I believe Stallman is credited for this because the average user never heard of Open Source or Free Software until the arrival of the GPL and its enabling of systems built with the Linux kernel and GNU userland.
You make it sound as if it was a coincidence that FLOSS took off at the very precise time that the GPL was created. It was not. The GPL is different from other permissive licenses in that it perpetuates the openness of the system it's used in; therefore it has a natural mechanism for survival of the project, that confers it an competitive advantage and makes it more robust against closed forks.
for whatever reason, FOSS and similar ideas were completely unknown to average users until the GPL took off.
This "whatever" reason may very well be that the GPL was created. The fact that source for all published modifications had to be released back to the project was a strong incentive way back for FLOSS developers to prefer contributing in GPL projects over BSD ones. It may not be that much relevant nowadays because the sharing culture has grown stronger, but the idea of "copyleft" and the "share and share-alike" was a necessary element to make it happen.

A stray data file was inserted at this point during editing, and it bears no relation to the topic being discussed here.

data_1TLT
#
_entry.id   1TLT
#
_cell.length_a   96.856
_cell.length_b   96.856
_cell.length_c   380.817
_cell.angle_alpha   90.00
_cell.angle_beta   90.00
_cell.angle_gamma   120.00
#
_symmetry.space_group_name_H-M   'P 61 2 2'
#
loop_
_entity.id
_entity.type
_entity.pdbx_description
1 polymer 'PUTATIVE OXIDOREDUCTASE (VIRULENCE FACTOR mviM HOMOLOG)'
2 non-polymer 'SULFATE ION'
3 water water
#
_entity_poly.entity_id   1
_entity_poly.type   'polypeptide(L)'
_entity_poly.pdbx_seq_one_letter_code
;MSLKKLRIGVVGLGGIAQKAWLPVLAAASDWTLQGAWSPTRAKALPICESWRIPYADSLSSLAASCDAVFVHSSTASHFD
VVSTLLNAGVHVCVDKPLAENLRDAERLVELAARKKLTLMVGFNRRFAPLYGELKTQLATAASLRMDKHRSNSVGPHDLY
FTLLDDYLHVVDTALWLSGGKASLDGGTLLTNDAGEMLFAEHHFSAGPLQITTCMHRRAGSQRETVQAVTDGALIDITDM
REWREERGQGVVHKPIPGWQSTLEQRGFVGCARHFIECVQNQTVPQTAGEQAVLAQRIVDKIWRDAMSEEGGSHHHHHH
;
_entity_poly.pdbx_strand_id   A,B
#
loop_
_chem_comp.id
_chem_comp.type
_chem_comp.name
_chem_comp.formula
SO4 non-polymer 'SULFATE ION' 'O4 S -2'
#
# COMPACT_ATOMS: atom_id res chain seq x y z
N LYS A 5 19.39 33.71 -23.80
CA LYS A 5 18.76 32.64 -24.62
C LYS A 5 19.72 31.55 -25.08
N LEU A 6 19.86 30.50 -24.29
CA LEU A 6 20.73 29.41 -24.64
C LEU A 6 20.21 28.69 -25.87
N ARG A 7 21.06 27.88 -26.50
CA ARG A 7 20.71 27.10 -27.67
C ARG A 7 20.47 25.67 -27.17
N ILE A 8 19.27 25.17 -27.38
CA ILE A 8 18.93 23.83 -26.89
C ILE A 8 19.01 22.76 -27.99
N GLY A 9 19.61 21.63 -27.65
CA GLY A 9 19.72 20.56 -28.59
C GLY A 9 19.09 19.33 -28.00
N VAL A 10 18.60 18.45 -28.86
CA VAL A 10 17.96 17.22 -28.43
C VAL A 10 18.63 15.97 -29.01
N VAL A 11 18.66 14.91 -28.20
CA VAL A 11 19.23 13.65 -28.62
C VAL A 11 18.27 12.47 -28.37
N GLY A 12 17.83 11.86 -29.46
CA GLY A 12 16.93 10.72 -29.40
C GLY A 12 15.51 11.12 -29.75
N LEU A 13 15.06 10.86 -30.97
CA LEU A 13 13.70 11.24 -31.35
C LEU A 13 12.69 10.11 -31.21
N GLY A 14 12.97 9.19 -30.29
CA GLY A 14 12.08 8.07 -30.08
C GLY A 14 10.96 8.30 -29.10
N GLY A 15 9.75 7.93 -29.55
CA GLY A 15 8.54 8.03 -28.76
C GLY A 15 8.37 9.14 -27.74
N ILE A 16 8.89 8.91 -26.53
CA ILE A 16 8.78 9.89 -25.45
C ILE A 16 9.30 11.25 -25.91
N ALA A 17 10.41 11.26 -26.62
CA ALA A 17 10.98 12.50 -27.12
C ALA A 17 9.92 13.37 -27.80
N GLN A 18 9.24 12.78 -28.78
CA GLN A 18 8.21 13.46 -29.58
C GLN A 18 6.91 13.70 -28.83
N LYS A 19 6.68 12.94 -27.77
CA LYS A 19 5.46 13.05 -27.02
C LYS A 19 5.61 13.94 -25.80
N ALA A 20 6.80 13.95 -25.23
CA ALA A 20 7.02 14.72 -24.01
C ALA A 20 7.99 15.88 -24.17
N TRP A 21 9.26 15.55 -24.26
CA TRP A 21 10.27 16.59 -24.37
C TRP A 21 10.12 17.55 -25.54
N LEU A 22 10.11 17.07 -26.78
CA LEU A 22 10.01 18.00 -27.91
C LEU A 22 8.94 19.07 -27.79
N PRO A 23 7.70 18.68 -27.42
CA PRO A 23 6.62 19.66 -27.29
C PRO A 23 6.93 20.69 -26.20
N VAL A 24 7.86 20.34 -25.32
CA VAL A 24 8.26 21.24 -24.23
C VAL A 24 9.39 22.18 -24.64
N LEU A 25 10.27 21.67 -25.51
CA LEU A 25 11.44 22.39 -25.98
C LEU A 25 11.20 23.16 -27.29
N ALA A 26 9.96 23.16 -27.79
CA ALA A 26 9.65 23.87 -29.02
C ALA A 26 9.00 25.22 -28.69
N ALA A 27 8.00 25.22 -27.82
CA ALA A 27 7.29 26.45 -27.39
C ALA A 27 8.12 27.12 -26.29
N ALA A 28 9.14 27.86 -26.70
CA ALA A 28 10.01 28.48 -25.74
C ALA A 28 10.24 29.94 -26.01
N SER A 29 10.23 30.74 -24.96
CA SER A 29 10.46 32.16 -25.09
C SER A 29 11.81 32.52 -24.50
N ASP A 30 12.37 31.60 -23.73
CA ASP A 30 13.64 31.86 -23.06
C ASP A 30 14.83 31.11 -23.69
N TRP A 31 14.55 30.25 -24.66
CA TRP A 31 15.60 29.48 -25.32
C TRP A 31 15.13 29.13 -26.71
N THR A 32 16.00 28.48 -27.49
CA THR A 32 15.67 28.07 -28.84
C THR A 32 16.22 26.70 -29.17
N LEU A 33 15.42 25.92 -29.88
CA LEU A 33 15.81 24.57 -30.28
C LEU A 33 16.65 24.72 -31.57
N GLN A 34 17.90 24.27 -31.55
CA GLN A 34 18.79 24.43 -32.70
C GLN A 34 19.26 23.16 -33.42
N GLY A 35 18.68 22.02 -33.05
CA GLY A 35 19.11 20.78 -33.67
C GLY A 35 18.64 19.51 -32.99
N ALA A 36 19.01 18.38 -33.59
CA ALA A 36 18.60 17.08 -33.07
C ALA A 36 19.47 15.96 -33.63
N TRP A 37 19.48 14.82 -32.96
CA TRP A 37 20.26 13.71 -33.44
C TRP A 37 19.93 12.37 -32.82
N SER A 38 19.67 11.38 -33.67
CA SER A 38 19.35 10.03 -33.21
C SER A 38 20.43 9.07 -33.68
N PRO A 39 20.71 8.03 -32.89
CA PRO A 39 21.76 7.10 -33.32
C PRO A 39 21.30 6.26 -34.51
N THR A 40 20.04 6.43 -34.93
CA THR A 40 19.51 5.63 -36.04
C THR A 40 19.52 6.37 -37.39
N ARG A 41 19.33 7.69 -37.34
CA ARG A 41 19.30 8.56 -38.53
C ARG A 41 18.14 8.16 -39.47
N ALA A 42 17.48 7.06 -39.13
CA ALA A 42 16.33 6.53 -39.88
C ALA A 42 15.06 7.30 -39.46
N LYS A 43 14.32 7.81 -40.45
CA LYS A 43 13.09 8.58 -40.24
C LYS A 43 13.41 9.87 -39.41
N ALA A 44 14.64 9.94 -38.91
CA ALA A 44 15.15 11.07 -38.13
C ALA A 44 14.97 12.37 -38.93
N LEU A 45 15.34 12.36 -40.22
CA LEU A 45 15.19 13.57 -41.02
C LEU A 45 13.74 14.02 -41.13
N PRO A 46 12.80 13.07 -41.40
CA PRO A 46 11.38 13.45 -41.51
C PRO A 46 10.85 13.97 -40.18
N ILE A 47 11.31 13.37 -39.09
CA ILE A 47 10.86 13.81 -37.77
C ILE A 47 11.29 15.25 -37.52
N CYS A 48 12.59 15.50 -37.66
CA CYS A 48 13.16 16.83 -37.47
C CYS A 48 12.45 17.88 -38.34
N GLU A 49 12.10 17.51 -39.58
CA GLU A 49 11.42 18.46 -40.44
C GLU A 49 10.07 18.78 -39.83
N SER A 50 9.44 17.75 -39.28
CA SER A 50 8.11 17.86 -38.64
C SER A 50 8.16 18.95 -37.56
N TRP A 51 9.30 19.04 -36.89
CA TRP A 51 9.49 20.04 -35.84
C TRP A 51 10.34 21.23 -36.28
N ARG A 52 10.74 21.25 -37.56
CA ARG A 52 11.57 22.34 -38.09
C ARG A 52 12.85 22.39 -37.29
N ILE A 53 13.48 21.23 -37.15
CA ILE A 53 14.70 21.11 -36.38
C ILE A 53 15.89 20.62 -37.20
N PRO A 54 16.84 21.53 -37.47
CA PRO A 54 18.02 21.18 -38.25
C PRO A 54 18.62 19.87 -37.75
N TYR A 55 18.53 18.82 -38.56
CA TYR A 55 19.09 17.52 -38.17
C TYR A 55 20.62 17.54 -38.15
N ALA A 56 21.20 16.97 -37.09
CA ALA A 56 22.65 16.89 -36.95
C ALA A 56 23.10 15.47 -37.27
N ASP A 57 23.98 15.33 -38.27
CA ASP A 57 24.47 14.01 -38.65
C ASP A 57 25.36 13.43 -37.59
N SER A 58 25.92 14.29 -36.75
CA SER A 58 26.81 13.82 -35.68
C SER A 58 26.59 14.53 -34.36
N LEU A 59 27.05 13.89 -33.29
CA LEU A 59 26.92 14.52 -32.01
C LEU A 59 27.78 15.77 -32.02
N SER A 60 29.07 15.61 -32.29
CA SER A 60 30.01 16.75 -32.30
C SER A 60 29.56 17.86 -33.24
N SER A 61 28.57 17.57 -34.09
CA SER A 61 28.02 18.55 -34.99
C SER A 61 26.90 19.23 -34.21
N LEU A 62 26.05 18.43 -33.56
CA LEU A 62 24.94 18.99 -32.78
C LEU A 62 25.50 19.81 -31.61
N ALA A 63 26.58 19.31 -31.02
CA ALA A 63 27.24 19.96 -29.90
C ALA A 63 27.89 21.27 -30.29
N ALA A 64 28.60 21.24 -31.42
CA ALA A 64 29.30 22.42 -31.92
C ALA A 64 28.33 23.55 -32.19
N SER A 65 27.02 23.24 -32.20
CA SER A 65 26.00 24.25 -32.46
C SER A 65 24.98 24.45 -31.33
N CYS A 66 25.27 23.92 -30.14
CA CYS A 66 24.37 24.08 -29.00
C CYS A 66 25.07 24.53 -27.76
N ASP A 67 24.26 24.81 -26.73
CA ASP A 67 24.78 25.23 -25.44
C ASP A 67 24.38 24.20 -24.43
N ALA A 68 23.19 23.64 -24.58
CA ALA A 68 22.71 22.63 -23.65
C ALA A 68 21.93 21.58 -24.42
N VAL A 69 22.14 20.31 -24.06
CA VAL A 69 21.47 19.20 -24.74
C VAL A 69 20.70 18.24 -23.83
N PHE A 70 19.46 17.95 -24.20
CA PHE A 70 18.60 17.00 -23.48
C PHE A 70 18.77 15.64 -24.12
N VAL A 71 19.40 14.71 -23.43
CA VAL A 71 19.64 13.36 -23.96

The Unix wars were still fresh in our minds, so we were all painfully aware of what happens when Big Megacorp forks a free system and releases a strong closed fork with commercial support, competing with the original project. In that context, copyleft is a guarantee that the software you've volunteered to will not be strangled by a strong vendor using the software without giving anything back.
The idea that big companies should support open source software as proof of their good will, even if the license doesn't require it, was mostly a consequence of the dynamics reinforced by the GPL mindset. Prior to that, BSD licensed UNIX vendors fought over the patents achieved on their particular variant and treated it as intellectual property to be defended, not as a shared resource to be cultivated.